As failing socialized education once more is cutting teachers and looking to pour federal tax paid money to save salaries of some of them, why not do something different: cut textbook costs by delivering learning content using mobiles. Roughly speaking, one teacher’s salary of $100,000 could provide 100 students with a smart phone for each and an access plan for each lasting many months.
But why fire the teacher? Why spend more at the federal level, increasing the deficit? Why cut down more trees to create paper to print resources that are out-of-date before ink is rolled?
Instead, we can chop down the local textbook/analog budget, then use the money saved to equip students with mobiles. That way, we keep the teachers out of the budget cutting morass. By saving billions through virtual resources, money remains for human teachers.
There is a picture of Congressional Appropriations Committee Chairman David Obey in an article today in Politico: Dems eye stimulus to pay teachers. There is no suggestion in the Politico report of any answer to school money woes except to fire teachers or pay them by sending federal dollars to states. Obey, a chastened liberal is quitting Congress — yet another sign that the socialist solutions he has long supported are not working.
Education needs something new, and we have it! In fact pivotal positive innovation is not only possible, but unstoppable. Wrongheaded actions like perpetuating the status quo through federal money dumps slow innovation down, especially for the failing schools that are perpetuating a dependent class. But as the Obeys fade from the failing big government era, we will enter a global golden age of learning.
Handschooling is a major driver toward that golden age. As it delivers the global knowledge commons online, handschooling is moving learning back to the local level and into the hands of individual learners.
Let’s use the money crunch that is worrying Obey’s brow. It is an opportunity to speed up the switch to virtual resources and save some teachers — and quite a few trees while we are at it.
First, who is the father of Jack and Jill: Who is John Galt? Wikipedia give this answer:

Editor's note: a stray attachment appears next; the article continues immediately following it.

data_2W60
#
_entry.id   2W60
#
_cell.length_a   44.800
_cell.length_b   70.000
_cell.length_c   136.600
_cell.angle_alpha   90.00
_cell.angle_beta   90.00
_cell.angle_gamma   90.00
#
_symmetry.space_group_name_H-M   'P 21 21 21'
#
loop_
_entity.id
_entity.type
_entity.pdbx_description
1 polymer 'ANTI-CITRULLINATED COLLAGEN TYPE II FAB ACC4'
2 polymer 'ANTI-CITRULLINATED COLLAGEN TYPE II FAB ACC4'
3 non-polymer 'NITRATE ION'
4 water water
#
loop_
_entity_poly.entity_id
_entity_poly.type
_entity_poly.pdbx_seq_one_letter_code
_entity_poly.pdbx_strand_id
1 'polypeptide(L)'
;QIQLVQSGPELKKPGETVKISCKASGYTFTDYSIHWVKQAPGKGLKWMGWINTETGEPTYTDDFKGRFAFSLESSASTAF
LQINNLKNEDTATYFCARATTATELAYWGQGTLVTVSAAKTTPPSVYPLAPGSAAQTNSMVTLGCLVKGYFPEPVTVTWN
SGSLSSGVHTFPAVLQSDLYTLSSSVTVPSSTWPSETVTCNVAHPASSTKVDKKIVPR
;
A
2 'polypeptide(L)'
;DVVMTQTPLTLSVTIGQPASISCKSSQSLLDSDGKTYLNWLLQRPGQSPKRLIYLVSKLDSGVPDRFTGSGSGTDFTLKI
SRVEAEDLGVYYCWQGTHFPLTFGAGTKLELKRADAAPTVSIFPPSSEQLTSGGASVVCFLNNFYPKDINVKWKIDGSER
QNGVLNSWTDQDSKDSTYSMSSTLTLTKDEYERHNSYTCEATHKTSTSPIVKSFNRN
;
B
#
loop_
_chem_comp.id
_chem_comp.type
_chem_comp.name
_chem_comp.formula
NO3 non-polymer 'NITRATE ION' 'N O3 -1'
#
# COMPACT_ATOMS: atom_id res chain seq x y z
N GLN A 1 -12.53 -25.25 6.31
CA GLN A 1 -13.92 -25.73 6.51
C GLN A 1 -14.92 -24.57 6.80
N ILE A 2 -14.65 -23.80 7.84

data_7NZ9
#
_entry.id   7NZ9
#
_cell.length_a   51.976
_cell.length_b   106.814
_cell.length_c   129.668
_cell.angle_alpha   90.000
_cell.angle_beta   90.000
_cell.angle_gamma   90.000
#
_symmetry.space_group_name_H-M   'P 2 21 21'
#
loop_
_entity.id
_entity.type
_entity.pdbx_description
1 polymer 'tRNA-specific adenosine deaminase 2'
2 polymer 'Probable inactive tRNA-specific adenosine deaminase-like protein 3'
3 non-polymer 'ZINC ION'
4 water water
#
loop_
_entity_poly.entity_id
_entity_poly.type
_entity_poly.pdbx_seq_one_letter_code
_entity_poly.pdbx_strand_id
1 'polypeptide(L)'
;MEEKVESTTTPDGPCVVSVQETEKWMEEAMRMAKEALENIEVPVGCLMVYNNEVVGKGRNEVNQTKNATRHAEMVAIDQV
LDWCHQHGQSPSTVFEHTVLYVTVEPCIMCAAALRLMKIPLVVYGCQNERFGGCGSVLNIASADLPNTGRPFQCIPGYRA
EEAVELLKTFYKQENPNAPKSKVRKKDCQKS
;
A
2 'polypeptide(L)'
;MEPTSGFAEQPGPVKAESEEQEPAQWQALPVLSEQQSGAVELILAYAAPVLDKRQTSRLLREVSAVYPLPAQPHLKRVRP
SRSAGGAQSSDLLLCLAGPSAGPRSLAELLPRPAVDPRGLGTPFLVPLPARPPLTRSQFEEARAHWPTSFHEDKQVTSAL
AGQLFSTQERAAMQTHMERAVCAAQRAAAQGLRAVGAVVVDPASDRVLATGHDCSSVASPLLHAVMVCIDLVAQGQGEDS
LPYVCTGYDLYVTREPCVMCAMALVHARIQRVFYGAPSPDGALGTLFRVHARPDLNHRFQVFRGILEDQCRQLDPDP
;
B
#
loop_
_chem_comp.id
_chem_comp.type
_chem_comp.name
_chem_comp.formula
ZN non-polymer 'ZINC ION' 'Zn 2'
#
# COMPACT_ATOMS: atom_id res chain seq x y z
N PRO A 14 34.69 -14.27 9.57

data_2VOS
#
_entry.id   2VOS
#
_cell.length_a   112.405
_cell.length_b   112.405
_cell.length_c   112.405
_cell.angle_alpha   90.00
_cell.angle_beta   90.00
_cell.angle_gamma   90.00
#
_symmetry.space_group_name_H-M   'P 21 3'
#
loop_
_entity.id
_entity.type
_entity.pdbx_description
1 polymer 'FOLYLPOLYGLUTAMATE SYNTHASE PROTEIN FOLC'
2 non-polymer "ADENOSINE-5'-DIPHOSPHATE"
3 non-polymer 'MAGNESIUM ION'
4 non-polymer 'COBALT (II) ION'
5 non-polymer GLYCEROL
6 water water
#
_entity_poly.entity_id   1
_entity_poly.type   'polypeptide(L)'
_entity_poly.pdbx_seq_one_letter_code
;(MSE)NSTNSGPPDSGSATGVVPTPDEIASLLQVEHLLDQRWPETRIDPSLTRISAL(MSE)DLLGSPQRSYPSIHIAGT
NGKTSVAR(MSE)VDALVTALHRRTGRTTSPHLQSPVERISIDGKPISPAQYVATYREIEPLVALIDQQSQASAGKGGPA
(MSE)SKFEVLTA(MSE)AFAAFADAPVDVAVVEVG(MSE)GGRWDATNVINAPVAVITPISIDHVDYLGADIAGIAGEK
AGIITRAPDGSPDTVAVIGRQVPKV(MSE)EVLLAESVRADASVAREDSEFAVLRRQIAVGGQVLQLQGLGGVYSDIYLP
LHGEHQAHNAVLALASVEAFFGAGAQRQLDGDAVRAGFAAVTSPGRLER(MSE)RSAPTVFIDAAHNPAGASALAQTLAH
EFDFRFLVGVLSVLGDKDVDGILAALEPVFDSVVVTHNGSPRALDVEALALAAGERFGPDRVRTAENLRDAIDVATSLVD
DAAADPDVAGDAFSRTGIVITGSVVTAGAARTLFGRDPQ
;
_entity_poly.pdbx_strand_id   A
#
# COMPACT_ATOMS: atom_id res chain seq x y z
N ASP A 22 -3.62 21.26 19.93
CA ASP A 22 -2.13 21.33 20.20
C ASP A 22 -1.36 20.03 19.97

As the plot [of Ayn Rand's novel Atlas Shrugs] unfolds, Galt is acknowledged to be a creator and inventor who symbolizes the power of the individual capitalist. He serves as an idealistic counterpoint to the social and economic structure depicted in the novel. The depiction portrays a society based on oppressive bureaucratic functionaries and a culture that embraces the stifling mediocrity and egalitarianism of socialistic idealism. In this popular mass ideology, the industrialists of America were a metaphorical Atlas of Greek mythology, holding up the world, whom Galt convinces to “shrug,” by refusing to lend their productive genius to the regime any longer.
Jack and Jill Galt are individual youngsters who have shrugged off the oppressive bureaucratic functionaries and a culture that embraces the stifling mediocrity and egalitarianism of socialistic education.
Where is Galt’s Gulch for Jack and Jill?
In Atlas Shrugged, Galt’s Gulch was a hidden valley in Colorado where the great men and women of mind and action went to live when they abandon the increasingly slave-state inclinations of a decaying United States – to go on strike – thereby withdrawing the only thing supporting the parasites and looters. (Wikipedia)
For Jack and Jill, Galt’s Gulch is in a virtual place that they hold in their hand. It is the new place where communication, commerce, entertainment, and many other things are happening for individuals. The key word there is “individual.” When you interact with the virtual online world through your mobile device, there may be other individuals out there — BUT you are in full power over what you are doing. Mediocrity is not imposed. There is no limit to your pursuit of excellence.
Galt’s Gulch is where students go who refuse to let their productive genius be stunted by the education regime any longer. Jack and Jill Galt can read because they are handschooled.
NOTE: This essay was inspired by an article in today’s New York Times: “Judge Blocks Closing of 19 New York City Schools” — a sickening depiction of oppressive bureaucratic functionaries and a culture that embraces the stifling mediocrity, as Rand wrote. All it takes for kids in this picture — as for more privileged youngsters — to “Go Galt” is a mobile internet browser, which most of them have already. Trusting individual kids is the solution to failing education now that all they need to learn is in their hands. While mayors, the President, bureaucrats, and unions battle over school control, the individuals students in Galt Gulch will be learning to read, doing their physics, and mastering history that is unbiased by limiting standards.